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Tobacco leaves are long, elliptical green leaves. They are varied in size, with the largest leaves, which occur at the base of the plant, growing to around 60 centimeters in length. Tobacco leaves have short hairs which excrete a yellow substance which contains nicotine. The plant itself is an annual herb that bears five-petaled, trumpet-shaped flowers. Fresh-cut Tobacco leaves have a grassy scent. The leaves have a sharp, spicy taste that is tingly, like horseradish and pepper.
Tobacco leaves are available year-round.
Tobacco leaves are botanically classified as Nicotiana tabacum, and belong to the eggplant family. Although they are best known for being dried and used for smoking, they have a long history of being used medicinally by native cultures. Chefs have controversially begun to use Tobacco leaves in cuisine in order to achieve a more complex flavor for their dishes. However, eating the leaves themselves is hard on the stomach. Consuming a high amount of the leaves may be TOXIC as they contain nicotine. There are many reports of harvesters falling sick from exposure to the leaves. Adolescents, pregnant women and people with heart disease are advised to steer clear of Tobacco, including dishes made using Tobacco leaves.
Tobacco leaves contain high amounts of protein, and in 1981, the World Health Organization's Farm and Agriculture Organization stated that the leaves may have use as a functional food. Extracts of protein from Tobacco leaf have been found to contain amino acids and lysine, and no nicotine. However, we know that nicotine found in Tobacco leaves, especially when made for smoking Tobacco, is addictive,and contributes to cancer growth. Smoking dried Tobacco leaves in the form of cigarettes and pipe tobacco is harmful, as the smoke is highly carcinogenic.
Tobacco leaves are usually harvested, then dried, and used in pipe smoking, or in cigarettes. However, they are also increasingly used in cuisine where they impart a subtle, bitter heat. They may be cooked with rice, or used to smoke meats like wild game and fish. The London chocolate company Artisan du Chocolat also adds whole leaves to chocolate bars. Authorities warn that Tobacco leaves should be consumed with caution.To store fresh Tobacco leaves, place them in a looe bag in the refrigerator, where they will last for up to a week.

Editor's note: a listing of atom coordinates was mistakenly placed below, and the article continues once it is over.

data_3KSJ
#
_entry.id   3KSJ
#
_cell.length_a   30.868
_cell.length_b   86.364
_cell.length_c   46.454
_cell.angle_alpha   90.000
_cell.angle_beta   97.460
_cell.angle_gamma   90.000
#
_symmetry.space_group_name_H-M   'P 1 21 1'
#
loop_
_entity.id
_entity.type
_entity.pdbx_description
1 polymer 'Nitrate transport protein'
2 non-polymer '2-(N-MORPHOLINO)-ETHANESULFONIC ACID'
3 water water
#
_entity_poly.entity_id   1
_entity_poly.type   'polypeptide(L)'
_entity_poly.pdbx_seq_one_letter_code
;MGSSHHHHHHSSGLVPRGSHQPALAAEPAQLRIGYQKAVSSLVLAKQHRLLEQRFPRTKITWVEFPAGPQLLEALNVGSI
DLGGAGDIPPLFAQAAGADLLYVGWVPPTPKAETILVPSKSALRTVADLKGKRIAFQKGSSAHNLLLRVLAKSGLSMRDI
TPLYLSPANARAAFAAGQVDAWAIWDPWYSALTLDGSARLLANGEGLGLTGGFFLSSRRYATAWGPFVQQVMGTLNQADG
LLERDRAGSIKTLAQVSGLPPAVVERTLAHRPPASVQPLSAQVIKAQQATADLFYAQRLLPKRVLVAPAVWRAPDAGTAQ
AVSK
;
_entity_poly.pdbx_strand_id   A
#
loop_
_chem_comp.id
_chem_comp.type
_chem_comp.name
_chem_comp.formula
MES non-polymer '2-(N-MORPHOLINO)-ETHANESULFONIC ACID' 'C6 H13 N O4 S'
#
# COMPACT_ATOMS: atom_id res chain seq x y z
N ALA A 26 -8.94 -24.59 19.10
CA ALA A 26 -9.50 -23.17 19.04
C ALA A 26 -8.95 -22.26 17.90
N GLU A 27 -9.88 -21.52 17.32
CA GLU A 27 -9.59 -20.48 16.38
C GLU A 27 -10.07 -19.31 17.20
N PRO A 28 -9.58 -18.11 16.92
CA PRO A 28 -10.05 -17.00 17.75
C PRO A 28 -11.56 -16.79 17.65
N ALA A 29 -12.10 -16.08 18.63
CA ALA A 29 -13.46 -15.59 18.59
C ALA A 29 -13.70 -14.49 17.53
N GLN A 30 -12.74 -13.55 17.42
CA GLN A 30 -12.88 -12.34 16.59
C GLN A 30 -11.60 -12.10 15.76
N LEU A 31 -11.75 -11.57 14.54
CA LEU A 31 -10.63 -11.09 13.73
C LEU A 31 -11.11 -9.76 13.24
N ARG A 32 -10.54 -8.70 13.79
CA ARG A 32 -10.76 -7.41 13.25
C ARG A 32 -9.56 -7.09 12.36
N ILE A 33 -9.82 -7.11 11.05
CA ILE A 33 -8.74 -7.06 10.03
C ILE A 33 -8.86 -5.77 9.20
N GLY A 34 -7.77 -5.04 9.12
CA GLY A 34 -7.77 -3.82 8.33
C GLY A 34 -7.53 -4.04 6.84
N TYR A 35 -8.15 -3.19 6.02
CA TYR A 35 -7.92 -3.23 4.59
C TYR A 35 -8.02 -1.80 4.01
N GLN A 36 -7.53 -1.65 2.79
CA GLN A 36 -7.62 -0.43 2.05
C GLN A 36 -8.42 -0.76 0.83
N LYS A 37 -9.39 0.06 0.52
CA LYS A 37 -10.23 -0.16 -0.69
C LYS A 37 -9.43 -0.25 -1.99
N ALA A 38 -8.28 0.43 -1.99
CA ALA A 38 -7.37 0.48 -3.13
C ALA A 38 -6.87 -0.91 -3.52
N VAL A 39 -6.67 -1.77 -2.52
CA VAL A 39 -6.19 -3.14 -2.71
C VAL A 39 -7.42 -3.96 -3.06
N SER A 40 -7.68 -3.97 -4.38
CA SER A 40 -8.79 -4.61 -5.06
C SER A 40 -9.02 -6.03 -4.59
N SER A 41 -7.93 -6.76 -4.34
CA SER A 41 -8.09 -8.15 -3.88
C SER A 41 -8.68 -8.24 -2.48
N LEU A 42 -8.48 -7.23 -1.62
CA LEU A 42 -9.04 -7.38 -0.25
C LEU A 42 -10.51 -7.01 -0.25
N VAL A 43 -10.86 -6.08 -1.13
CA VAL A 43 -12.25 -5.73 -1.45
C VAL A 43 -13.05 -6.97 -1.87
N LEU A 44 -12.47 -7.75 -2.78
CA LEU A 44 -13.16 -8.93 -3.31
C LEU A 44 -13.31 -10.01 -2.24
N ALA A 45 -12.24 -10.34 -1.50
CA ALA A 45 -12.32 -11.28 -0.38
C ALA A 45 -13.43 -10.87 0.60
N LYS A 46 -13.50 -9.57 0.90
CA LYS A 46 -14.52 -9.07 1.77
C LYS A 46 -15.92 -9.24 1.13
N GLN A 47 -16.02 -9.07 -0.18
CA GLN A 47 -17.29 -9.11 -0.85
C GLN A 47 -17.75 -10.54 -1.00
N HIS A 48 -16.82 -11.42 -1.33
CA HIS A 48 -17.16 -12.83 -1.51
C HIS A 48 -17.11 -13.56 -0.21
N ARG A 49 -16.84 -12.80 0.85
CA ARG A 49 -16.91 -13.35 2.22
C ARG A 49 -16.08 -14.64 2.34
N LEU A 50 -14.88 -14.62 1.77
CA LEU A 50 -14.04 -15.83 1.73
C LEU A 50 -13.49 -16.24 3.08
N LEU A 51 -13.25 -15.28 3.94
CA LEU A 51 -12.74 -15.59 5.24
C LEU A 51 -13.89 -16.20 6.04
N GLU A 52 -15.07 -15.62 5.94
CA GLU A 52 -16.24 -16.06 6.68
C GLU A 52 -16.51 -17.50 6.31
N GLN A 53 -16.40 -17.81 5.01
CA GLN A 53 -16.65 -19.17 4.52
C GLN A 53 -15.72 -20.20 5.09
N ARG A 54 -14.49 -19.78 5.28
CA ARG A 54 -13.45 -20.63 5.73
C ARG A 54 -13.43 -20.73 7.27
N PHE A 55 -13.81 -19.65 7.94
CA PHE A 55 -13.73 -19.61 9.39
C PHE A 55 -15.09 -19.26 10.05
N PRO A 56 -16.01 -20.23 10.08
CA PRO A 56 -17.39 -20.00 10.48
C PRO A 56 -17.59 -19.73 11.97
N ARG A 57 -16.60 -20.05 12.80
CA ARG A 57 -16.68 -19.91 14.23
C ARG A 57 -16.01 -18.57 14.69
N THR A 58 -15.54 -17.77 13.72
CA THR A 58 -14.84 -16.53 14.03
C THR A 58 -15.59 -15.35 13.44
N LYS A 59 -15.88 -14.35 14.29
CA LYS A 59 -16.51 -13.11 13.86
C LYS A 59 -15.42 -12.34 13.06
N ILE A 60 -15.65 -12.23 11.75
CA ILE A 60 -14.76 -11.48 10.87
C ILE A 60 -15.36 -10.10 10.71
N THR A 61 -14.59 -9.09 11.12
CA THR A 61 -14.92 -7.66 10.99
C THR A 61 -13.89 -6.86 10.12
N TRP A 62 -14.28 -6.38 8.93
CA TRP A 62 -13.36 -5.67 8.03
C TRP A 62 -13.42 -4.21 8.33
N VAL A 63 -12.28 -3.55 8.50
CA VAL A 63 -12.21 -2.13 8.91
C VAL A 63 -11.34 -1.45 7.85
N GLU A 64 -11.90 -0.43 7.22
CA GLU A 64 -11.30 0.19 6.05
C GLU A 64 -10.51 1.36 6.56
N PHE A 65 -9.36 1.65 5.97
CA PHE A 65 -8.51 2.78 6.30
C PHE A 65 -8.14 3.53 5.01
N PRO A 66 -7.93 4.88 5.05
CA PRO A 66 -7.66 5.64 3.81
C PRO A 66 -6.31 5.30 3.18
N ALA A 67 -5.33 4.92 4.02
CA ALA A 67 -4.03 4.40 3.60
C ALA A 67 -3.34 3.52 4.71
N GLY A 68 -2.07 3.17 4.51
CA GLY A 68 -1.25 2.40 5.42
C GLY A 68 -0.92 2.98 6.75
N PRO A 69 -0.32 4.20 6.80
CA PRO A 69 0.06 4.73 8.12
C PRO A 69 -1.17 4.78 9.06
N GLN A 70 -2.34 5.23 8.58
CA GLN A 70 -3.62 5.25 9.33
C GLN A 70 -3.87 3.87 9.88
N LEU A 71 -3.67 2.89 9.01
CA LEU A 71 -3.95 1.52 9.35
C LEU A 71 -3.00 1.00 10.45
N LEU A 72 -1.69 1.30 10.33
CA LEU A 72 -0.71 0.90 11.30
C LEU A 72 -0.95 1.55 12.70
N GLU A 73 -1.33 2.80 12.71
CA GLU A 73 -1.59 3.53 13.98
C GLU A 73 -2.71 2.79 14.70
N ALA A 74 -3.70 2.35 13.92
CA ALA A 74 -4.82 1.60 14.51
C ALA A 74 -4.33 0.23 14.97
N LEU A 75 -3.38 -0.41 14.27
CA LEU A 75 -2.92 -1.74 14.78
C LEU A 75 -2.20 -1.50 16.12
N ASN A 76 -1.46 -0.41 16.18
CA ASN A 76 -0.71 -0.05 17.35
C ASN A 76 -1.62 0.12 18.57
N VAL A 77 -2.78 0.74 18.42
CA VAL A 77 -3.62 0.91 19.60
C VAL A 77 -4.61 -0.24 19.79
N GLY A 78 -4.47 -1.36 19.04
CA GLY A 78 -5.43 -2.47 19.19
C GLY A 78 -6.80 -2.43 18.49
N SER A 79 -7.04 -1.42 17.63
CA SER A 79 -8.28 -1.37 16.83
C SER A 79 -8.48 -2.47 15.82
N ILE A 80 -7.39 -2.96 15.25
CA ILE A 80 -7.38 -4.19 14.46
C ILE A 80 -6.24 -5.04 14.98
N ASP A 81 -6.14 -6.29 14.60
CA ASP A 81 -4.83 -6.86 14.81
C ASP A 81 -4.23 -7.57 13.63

Tobacco leaves have been used medicinally for centuries. Mexican physicians used fresh leaves to help relieve headaches. In Colombia, fresh leaves are used in poultices, which are placed extrenally over boils and wounds. In Africa, dried leaves are used to help with sores. There are also "magical" properties attributed to Tobacco leaves. The Mayans in Mexico once thought that they had protective powers. Some Native American societies use Tobacco as part of sacred rituals, and when used in this way, is not associated with addiction and adverse health effects.
Tobacco leaves come from the Tobacco plant. Its exact origins are unknown, but it is thought to have originated in South America some 200,000 years ago. The Tobacco plant as we know it today is possibly a hybrid of Nicotiana sylvestris, Nicotiana tomentosiformis, and Nicotiana otophora, which were indigenous to the Caribbean. However, like wheat and other commercialized crops, Tobacco today looks quite different from its wild ancestors. It also no longer occurs in the wild. The Arawak and Taino indigenous people of the Caribbean were said to have first used and cultivated Tobacco, using it both for pleasure, and for medicinal and spiritual purposes. In 1492, Comumbus and his explorers brought seeds and leaves back to Spain. In the 1500s, Tobacco was introduced in France, and from there spread to the rest of Europe, and then Asia. In Tudor England, Tobacco was first thought of as a wonder drug. In the 1800s, doctors began spreading word of the harmful effects of Tobacco after it was discovered that they contained nicotine. However, it became fashionable as celebrities began promoting smoking for pleasure.